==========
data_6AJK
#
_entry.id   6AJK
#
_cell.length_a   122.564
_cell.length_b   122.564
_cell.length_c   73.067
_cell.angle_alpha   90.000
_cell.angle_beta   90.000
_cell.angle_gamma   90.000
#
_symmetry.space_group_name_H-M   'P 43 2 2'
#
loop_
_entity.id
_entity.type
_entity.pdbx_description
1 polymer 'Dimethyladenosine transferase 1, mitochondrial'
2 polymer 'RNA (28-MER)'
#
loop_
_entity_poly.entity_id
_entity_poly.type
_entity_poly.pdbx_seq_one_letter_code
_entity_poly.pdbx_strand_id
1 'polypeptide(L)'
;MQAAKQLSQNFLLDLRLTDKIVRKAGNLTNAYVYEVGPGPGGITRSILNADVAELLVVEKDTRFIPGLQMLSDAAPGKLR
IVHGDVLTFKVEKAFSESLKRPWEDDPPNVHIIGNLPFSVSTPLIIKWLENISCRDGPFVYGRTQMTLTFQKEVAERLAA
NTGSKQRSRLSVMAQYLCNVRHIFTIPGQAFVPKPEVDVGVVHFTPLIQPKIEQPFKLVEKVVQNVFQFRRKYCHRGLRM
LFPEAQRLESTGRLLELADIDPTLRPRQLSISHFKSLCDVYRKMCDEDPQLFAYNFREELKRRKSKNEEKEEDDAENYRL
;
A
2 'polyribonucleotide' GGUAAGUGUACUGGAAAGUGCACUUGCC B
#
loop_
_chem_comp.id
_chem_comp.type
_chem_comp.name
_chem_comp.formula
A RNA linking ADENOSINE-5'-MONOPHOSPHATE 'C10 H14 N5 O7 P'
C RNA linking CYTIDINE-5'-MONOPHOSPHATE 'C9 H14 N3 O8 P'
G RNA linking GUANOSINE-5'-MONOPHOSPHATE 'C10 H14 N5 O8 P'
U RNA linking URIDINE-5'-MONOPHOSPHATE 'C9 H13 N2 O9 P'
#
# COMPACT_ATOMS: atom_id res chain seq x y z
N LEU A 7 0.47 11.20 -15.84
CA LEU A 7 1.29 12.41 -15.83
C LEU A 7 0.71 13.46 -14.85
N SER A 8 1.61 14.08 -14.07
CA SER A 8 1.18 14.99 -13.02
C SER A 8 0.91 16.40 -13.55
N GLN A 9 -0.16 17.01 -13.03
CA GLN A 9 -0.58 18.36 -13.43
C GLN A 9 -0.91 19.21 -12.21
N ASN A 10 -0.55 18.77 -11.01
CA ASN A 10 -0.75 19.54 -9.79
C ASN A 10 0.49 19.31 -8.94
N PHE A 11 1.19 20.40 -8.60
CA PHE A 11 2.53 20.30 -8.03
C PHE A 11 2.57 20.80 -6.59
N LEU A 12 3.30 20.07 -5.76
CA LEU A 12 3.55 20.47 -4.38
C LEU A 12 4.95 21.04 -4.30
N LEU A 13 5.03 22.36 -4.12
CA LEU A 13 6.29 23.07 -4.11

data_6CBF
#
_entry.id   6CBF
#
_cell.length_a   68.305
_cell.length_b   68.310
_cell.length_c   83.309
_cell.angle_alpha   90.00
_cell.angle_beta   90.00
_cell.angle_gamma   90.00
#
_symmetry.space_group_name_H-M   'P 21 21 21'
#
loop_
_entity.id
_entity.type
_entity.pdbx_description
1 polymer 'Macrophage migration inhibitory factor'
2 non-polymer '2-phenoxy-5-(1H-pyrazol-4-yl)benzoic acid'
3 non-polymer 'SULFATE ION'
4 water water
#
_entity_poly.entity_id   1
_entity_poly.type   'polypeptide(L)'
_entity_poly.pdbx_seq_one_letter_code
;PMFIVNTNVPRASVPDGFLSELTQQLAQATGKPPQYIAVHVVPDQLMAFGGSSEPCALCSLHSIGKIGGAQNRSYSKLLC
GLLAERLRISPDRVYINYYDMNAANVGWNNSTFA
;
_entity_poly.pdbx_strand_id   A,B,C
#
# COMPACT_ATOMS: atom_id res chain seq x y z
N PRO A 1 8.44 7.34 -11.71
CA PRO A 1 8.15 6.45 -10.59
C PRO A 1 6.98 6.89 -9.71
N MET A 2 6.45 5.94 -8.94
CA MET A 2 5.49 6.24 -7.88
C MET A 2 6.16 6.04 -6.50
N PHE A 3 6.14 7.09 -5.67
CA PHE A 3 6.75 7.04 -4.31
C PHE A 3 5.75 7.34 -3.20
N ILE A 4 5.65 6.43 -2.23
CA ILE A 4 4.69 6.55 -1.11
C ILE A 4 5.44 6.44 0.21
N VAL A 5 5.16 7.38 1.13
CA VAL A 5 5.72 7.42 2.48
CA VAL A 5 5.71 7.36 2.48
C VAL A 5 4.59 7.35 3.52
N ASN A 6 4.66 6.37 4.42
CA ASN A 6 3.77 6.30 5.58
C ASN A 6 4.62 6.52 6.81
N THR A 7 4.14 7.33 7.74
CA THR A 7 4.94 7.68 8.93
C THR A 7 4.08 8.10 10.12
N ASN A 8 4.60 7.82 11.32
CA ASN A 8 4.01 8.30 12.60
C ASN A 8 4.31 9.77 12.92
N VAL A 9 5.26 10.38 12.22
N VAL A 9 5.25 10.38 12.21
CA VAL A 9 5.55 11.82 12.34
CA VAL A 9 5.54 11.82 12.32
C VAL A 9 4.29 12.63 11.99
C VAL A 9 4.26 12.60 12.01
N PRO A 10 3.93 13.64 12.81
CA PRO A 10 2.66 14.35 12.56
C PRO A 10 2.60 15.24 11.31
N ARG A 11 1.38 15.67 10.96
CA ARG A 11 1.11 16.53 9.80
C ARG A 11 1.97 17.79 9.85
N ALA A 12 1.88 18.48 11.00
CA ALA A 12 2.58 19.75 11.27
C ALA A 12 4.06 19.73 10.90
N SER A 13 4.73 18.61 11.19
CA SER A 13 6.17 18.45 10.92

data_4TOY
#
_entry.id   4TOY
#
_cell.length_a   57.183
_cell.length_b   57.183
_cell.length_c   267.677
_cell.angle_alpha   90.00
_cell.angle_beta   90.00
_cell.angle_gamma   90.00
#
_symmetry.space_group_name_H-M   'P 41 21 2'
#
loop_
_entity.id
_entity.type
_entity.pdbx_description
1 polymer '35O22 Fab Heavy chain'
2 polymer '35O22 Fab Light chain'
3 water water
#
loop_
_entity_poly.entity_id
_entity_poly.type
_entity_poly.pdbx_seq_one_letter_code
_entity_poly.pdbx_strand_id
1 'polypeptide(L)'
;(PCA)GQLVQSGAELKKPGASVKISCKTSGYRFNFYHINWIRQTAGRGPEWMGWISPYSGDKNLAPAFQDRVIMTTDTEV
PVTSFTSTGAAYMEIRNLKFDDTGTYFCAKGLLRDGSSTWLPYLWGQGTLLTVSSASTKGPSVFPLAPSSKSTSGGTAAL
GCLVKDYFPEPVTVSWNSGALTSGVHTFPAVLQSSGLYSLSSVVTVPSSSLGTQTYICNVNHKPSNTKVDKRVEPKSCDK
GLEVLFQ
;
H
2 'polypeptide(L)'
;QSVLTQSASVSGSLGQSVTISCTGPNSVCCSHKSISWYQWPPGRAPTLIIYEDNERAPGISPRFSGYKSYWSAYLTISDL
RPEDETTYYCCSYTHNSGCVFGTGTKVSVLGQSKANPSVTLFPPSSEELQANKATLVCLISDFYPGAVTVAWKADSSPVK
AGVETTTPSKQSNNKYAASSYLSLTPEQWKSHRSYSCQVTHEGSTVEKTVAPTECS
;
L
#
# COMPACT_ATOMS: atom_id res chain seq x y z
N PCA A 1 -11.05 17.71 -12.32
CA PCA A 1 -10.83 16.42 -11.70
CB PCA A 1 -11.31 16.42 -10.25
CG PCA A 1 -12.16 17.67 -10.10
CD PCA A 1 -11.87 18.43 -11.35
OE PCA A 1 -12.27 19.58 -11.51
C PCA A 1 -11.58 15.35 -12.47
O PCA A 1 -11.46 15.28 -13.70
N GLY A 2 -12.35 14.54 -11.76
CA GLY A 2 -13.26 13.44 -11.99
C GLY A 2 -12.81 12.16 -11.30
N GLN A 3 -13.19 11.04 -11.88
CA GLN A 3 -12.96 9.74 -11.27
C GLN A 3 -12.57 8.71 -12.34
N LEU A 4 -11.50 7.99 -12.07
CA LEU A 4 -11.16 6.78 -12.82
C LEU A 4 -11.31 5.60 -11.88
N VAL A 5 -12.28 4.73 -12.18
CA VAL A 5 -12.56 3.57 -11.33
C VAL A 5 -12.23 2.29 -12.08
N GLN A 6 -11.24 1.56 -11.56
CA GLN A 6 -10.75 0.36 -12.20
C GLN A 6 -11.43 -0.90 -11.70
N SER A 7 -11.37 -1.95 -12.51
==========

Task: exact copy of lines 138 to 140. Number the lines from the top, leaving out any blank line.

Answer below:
CA SER A 13 6.17 18.45 10.92

data_4TOY
#